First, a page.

Clearing the rights for Moulin Rouge was immensely complicated as permission was required from from Fox Studios, the Moulin Rouge in Paris and a very large number of music publishers.

Patience is something you need by the truckload in this business.

King Kong is ten years in the making, Moulin Rouge nine years in the making but by contrast, the development of Muriel’s Wedding the Musical was brisk .

Global Creatures first approached PJ Hogan about adapting his film Muriel’s Wedding for the stage only six and a half years ago. Then it had to get permission from ABBA.

After 18 months of rejections by ABBA’s management, Ms Pavlovic flew to Stockholm to meet the band’s songwriters, Benny Andersson and BjörnUlvaeus, and a deal was struck.

The musical opened in Sydney in January and was an immediate success. The hard nosed Sydney critics, who roasted Strictly Ballroom, were in raptures.

"Muriel's Wedding feels like the complete package: a beloved film seamlessly updated; a central character who retains all the ambiguities that made you root for her in the first place; a conspicuously inventive score peppered with classic pop hits, and a mainstage debut that will be talked about for years,” wrote Jason Blake in the Sydney Morning Herald.

Tickets are now on sale for the return season in Sydney mid next year ahead of a national tour.

Global Creatures has now invested 200 million dollars in productions. Its Walking with Dinosaurs franchise has been a large financial success - helping to finance  the development costs of its other projects.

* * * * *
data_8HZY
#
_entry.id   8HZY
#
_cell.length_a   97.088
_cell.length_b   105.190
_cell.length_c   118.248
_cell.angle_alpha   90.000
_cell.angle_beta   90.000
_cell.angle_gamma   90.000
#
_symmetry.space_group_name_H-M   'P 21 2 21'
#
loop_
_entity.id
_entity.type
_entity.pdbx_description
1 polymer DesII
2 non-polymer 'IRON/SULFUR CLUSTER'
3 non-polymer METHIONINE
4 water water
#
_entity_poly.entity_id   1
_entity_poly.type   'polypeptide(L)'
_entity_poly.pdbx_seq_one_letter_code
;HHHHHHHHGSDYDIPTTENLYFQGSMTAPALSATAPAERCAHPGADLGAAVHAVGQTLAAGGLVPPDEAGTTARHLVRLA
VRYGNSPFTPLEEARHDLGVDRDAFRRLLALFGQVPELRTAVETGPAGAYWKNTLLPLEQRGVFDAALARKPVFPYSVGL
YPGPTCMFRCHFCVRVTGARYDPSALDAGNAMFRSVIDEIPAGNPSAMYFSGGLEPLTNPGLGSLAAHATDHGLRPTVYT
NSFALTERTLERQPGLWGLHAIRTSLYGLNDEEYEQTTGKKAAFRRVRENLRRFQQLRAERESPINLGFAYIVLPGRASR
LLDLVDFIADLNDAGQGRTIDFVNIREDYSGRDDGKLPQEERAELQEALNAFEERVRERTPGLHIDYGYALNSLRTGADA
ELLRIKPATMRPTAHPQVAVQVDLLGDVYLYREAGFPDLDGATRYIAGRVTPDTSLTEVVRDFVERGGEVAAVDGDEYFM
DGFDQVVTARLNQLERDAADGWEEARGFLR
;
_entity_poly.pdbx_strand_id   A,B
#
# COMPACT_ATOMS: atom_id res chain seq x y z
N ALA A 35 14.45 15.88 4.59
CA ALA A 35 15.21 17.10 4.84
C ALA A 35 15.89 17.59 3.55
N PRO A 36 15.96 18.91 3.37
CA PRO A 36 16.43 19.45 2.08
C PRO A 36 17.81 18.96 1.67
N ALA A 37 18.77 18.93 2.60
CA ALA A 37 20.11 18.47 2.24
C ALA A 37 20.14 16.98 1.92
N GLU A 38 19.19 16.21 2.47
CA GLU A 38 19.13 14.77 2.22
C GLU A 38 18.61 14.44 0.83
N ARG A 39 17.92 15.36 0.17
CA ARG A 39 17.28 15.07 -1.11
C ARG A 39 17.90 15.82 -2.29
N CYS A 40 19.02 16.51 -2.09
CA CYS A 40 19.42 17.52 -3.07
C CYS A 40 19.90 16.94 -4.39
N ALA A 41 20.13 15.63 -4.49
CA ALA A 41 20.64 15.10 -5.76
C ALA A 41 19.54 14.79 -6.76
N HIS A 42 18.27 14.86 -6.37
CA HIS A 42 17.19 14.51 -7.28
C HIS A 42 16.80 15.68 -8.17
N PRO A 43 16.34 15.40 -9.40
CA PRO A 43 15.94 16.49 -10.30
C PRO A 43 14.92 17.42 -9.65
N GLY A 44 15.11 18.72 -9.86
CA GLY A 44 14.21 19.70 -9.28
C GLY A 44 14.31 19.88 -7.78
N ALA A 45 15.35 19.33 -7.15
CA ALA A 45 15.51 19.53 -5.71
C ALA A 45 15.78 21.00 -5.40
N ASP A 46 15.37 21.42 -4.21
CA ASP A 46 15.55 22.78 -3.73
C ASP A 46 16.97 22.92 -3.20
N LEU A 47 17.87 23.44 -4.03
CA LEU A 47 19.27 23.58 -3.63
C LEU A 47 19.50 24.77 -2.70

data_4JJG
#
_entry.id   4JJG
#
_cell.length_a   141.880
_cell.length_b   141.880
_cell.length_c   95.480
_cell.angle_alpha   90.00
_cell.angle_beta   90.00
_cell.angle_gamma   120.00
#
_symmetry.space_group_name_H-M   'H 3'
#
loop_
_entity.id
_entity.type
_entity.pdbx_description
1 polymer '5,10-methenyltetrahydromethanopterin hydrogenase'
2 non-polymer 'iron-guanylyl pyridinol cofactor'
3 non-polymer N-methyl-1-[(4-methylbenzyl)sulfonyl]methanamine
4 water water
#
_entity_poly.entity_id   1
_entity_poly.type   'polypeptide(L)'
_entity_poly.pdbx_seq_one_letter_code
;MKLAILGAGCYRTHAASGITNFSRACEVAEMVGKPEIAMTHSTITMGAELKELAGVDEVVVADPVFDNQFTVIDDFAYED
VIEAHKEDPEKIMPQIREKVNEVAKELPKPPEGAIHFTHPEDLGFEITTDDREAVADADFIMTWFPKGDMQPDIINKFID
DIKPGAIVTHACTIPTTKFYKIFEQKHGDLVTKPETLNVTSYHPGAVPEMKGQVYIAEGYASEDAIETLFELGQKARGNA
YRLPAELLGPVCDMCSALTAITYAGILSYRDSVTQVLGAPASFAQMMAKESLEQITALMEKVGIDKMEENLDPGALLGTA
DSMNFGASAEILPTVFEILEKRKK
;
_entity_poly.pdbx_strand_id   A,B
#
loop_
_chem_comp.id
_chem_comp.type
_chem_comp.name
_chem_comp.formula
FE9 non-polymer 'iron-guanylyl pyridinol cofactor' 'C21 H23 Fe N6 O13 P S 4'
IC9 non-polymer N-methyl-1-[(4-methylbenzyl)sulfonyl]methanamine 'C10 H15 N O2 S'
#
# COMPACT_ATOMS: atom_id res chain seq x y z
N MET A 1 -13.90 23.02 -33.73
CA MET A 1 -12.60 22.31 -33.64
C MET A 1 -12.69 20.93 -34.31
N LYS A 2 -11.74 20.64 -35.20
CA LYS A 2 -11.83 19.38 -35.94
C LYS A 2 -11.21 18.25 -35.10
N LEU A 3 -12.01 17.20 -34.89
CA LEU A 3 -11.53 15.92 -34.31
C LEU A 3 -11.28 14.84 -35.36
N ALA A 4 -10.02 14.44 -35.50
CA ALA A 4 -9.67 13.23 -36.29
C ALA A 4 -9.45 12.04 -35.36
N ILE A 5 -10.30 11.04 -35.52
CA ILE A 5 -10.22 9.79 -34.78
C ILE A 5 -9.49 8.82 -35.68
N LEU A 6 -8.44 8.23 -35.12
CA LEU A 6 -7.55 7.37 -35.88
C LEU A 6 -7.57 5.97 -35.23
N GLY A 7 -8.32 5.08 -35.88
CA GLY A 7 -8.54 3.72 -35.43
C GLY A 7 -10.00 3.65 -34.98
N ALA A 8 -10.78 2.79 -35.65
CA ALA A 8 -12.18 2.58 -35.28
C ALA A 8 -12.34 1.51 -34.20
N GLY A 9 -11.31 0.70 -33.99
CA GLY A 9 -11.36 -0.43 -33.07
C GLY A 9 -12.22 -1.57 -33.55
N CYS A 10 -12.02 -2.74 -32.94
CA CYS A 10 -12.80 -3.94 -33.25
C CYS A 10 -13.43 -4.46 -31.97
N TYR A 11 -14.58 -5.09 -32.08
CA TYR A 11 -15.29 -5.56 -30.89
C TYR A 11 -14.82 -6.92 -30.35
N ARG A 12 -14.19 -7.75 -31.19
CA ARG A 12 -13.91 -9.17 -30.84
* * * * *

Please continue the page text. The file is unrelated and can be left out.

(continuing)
The animatronic masterpieces of Tyrannosaurus Rex, Brachiosaurus, Plateosaurus and Stegosaurus have been seen by over nine million people in 250 cities around the world.

If King Kong is a hit then goodness, Gerry Ryan might even end up being able to completely retire from building caravans. Carmen Pavlovic is keen to develop Global licencing opportunities for her brands.

But more than financial success, it is the challenge of re-working shows which she finds “energising”.

“I love the fact that our productions are not locked in on opening night. You can come back after a premiere to see how those elements of music, sound and lighting knitted together with the interaction of an audience. That is the thrilling part.”

A Big Year In Theatre
27 January, 2018
Muriel’s Wedding The Musical finishes its sell-out season in Sydney
24 April, 2018
Strictly Ballroom The Musical opened in the West End
21 July, 2018
Moulin Rouge has its pre-Broadway engagement in Boston
20 July, 2018
Walking With Dinosaurs worldwide tour commences in the UK
8 November, 2018
King Kong opens on Broadway
July 2019
Muriel’s Wedding returns to Sydney.

Images: King Kong (photographer: James Morgan); Carmel Pavlovic; Muriel's Wedding (photographer: Lisa Tomasetti); Walking With Dinosaurs and Strictly Ballroom - West End production (photographer: Johan-Persson)